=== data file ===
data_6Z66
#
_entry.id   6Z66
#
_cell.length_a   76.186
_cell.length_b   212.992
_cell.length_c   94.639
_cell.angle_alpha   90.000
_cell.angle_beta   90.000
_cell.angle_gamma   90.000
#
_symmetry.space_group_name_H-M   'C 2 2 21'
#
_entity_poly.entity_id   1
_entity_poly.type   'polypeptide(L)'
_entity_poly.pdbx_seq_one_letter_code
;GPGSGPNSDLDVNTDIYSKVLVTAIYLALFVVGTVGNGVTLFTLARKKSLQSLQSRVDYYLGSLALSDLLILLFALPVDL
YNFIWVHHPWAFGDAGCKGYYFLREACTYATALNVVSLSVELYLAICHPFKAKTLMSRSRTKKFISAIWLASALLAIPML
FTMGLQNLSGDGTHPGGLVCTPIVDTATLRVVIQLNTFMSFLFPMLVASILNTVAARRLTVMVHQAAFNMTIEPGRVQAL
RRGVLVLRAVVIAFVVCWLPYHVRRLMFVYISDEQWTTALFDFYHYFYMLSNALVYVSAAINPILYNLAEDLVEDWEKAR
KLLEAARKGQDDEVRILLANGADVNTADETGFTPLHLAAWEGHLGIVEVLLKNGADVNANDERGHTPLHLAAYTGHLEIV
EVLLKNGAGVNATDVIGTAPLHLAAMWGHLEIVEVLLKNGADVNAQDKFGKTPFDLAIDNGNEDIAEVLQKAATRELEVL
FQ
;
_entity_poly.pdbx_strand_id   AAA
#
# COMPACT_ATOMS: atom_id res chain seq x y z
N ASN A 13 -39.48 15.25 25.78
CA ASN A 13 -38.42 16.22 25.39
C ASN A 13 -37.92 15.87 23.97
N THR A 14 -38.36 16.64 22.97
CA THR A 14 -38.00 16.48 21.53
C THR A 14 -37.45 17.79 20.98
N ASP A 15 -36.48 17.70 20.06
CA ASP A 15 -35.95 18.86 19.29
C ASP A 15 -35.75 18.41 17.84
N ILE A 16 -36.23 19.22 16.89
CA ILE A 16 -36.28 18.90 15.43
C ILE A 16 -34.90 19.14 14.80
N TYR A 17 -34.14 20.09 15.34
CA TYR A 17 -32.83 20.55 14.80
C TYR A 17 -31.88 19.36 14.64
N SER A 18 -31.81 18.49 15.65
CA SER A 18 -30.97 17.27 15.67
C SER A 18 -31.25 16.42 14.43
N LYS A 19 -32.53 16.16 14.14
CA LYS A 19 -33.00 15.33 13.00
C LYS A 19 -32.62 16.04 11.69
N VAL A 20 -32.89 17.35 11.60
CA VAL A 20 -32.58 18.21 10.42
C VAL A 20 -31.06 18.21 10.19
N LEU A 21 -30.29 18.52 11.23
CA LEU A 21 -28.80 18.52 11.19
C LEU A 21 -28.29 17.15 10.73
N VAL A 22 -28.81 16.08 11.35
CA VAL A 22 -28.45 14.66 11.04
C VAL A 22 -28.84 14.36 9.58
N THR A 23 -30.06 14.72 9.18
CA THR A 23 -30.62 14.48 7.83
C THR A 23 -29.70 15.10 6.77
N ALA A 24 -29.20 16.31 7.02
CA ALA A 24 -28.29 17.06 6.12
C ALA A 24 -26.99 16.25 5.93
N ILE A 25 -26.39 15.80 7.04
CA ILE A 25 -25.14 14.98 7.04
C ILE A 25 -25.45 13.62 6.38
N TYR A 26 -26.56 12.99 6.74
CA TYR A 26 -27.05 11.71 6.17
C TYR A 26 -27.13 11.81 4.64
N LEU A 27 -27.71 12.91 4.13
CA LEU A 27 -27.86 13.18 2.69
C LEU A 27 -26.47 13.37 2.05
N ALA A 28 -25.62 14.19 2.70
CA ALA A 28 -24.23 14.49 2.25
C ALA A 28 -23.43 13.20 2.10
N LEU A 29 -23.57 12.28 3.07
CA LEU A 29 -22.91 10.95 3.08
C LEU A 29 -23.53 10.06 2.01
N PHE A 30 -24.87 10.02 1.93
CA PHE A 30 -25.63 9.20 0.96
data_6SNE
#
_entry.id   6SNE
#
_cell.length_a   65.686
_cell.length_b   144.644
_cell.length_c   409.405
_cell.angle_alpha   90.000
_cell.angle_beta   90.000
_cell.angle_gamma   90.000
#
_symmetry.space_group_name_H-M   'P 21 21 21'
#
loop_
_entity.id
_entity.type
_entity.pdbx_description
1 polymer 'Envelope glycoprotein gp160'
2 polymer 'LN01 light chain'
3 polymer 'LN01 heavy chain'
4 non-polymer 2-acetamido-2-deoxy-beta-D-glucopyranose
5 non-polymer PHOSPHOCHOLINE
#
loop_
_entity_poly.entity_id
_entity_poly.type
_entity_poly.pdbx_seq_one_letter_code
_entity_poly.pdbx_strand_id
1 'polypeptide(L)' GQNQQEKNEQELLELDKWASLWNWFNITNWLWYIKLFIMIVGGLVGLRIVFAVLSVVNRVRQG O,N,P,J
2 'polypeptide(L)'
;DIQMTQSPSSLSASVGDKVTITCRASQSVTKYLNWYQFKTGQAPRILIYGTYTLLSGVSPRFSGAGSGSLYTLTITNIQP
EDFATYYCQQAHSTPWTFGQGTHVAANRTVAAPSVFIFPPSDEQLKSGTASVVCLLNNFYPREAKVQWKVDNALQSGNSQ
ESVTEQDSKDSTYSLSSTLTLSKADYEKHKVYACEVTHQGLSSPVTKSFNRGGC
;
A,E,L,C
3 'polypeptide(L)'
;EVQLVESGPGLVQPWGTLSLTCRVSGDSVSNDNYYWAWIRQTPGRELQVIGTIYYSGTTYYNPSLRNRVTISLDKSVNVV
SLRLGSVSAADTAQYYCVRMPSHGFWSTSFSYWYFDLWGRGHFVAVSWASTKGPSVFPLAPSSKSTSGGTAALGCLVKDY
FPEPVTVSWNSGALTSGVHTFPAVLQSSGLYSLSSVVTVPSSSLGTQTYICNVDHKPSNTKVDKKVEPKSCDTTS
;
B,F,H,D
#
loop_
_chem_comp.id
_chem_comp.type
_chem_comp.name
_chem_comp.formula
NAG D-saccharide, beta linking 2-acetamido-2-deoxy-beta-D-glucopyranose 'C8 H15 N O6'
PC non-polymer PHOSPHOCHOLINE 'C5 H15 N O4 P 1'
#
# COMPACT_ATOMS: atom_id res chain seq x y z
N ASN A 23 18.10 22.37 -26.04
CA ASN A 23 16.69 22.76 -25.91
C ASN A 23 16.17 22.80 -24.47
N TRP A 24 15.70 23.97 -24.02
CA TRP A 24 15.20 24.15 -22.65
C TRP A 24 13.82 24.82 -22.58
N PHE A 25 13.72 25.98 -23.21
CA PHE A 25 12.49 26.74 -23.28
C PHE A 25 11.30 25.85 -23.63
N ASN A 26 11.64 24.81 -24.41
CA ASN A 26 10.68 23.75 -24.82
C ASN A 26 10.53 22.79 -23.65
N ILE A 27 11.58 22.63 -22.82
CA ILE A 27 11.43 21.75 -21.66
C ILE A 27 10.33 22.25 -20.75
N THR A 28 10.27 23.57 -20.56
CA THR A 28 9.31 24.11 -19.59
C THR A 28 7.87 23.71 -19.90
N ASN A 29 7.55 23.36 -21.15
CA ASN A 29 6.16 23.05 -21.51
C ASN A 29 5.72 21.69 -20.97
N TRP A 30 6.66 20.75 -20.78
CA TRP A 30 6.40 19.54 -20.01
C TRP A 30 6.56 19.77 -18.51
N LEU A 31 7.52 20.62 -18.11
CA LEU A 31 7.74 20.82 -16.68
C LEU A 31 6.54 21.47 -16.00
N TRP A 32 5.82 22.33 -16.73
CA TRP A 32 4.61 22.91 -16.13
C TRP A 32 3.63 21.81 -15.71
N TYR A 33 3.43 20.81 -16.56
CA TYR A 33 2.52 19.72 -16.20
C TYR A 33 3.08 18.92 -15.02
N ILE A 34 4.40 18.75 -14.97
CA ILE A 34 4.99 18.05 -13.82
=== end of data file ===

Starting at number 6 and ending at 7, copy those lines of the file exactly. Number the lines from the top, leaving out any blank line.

_cell.length_b   212.992
_cell.length_c   94.639